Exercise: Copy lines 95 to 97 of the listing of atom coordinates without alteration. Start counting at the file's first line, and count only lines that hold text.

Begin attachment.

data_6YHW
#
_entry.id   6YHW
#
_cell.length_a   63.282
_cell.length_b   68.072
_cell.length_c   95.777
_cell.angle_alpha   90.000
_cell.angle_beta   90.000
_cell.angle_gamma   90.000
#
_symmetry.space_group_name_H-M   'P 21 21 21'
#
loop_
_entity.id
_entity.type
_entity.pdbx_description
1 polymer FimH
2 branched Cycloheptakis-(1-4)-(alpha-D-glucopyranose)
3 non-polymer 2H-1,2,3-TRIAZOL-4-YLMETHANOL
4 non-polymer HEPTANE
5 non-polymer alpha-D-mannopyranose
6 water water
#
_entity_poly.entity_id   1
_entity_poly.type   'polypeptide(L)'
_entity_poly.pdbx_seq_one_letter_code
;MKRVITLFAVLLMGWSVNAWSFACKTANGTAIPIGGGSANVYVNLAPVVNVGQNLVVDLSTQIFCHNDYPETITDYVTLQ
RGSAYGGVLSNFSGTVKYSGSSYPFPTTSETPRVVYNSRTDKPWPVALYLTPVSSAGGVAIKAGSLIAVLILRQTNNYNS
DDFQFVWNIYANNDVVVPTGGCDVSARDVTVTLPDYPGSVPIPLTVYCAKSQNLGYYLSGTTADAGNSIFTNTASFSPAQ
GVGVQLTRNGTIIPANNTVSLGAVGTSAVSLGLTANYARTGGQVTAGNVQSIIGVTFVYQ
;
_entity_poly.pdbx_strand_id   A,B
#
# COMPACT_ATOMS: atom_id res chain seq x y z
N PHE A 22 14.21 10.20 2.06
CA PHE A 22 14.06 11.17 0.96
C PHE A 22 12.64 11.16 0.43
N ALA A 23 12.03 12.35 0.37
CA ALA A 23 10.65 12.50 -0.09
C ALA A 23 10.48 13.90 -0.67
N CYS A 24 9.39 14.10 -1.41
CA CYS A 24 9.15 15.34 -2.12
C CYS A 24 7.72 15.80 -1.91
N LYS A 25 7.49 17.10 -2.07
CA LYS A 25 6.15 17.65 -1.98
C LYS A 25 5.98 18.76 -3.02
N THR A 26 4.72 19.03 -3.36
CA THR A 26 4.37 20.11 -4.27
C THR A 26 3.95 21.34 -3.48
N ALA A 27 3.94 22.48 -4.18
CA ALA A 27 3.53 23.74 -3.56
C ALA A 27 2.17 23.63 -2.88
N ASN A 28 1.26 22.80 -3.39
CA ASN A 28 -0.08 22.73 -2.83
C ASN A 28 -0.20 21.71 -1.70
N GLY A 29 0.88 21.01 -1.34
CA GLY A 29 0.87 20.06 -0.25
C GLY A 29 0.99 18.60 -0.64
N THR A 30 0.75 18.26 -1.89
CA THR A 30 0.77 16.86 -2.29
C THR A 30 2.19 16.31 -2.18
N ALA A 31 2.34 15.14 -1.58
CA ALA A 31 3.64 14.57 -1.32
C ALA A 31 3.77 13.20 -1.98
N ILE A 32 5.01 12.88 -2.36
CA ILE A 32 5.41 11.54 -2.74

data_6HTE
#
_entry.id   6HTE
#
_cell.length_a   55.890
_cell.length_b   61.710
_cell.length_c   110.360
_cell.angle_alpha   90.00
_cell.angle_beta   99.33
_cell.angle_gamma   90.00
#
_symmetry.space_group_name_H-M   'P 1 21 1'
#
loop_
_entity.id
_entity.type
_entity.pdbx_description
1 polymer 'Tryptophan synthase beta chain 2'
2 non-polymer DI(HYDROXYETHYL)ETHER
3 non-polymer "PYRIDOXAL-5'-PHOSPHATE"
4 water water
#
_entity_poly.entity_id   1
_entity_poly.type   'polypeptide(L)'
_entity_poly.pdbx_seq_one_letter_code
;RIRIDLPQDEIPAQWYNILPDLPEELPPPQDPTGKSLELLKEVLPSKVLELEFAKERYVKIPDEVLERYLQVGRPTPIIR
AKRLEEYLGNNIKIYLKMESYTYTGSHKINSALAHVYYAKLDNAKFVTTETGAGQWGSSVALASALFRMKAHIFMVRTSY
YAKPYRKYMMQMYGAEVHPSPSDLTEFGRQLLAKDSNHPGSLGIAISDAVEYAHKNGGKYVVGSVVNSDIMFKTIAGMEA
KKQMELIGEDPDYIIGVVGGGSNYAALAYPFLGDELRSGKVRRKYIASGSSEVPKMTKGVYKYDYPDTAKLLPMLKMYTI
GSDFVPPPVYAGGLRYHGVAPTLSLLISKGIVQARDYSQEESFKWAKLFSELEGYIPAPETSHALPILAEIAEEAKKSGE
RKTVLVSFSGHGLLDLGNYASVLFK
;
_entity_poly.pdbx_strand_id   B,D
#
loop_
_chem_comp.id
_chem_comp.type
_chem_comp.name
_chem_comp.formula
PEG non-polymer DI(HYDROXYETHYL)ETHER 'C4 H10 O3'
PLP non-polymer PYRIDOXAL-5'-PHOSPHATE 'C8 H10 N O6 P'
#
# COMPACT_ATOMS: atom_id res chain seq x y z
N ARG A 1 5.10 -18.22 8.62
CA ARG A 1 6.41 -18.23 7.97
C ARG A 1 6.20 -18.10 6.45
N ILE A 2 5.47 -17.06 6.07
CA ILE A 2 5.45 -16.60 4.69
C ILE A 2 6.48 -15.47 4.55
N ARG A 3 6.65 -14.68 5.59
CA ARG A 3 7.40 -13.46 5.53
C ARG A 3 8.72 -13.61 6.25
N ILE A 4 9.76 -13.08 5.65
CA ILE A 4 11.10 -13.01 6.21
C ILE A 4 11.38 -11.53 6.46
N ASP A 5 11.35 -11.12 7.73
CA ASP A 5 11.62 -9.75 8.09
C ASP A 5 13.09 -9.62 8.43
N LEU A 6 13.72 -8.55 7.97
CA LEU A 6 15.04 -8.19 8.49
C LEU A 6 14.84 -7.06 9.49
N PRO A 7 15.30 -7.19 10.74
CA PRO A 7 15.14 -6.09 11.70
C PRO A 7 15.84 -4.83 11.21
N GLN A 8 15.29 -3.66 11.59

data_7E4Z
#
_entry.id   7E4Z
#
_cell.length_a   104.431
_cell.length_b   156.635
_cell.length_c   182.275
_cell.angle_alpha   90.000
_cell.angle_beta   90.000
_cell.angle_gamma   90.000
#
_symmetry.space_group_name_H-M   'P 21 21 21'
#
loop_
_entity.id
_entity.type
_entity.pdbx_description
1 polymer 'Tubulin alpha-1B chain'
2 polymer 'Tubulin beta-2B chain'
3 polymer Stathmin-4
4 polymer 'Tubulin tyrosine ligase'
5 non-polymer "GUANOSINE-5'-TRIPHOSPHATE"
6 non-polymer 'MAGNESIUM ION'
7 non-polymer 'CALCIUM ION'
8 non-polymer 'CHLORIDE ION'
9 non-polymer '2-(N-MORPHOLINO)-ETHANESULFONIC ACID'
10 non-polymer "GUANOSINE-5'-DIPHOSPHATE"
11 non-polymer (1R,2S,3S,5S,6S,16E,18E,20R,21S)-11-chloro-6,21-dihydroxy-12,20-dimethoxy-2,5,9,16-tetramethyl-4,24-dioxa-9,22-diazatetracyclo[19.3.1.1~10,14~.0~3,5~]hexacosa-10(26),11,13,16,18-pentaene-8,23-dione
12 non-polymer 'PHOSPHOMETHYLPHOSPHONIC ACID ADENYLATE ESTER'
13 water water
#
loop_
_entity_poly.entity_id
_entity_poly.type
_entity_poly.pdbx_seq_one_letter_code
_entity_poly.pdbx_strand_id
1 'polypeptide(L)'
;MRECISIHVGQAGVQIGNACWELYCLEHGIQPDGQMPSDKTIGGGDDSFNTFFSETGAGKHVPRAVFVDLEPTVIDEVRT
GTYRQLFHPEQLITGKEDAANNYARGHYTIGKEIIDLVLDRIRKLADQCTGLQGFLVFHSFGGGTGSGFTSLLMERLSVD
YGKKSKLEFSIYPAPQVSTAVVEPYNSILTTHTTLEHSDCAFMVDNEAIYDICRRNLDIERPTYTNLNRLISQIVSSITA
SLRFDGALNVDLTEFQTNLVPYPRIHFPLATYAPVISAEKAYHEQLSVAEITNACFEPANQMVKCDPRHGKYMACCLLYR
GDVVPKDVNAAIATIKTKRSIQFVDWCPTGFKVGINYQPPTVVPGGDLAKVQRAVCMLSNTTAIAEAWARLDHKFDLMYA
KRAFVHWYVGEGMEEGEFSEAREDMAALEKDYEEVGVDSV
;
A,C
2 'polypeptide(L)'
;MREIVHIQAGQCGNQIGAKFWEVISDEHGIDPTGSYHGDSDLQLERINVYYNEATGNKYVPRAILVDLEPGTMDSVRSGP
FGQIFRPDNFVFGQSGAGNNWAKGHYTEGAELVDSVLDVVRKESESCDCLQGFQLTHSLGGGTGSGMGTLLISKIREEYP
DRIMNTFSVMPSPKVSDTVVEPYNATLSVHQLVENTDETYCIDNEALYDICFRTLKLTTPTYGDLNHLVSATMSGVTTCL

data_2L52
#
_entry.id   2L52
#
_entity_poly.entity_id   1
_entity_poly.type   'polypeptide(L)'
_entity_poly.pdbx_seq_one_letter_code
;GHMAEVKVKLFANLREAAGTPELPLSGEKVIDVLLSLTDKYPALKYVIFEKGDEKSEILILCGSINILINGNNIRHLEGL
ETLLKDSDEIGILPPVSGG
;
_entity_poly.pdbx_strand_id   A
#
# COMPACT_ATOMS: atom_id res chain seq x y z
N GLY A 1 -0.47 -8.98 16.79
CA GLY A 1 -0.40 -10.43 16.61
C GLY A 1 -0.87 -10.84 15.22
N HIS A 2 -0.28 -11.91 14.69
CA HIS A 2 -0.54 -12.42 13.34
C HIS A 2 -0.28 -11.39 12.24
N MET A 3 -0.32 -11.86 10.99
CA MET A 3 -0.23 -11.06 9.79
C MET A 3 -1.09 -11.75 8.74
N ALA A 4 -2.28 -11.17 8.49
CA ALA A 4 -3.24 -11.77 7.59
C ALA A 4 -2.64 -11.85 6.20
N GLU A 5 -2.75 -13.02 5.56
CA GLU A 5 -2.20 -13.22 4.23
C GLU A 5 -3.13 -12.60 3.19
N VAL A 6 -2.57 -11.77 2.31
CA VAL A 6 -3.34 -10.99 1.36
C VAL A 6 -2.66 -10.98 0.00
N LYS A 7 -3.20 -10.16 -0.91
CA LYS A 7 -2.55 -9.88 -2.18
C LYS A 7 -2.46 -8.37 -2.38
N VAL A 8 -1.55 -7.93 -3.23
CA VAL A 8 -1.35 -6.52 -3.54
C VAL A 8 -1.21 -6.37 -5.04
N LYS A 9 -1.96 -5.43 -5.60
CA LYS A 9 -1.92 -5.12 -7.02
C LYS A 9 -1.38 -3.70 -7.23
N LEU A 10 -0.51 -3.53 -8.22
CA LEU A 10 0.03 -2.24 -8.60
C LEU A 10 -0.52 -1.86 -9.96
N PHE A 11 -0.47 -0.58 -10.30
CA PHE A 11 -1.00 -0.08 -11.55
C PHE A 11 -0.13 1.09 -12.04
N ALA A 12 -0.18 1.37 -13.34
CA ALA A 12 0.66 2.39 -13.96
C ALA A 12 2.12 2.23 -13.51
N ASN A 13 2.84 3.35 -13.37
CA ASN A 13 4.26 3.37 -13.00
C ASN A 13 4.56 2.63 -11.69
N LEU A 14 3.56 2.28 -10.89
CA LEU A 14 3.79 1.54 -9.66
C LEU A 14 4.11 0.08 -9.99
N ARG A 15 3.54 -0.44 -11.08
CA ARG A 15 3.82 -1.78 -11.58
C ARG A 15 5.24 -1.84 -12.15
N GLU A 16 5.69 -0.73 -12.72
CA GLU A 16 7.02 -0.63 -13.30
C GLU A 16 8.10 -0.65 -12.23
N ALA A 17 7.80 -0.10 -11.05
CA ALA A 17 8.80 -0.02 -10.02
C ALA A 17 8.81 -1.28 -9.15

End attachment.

YAKPYRKYMMQMYGAEVHPSPSDLTEFGRQLLAKDSNHPGSLGIAISDAVEYAHKNGGKYVVGSVVNSDIMFKTIAGMEA
KKQMELIGEDPDYIIGVVGGGSNYAALAYPFLGDELRSGKVRRKYIASGSSEVPKMTKGVYKYDYPDTAKLLPMLKMYTI
GSDFVPPPVYAGGLRYHGVAPTLSLLISKGIVQARDYSQEESFKWAKLFSELEGYIPAPETSHALPILAEIAEEAKKSGE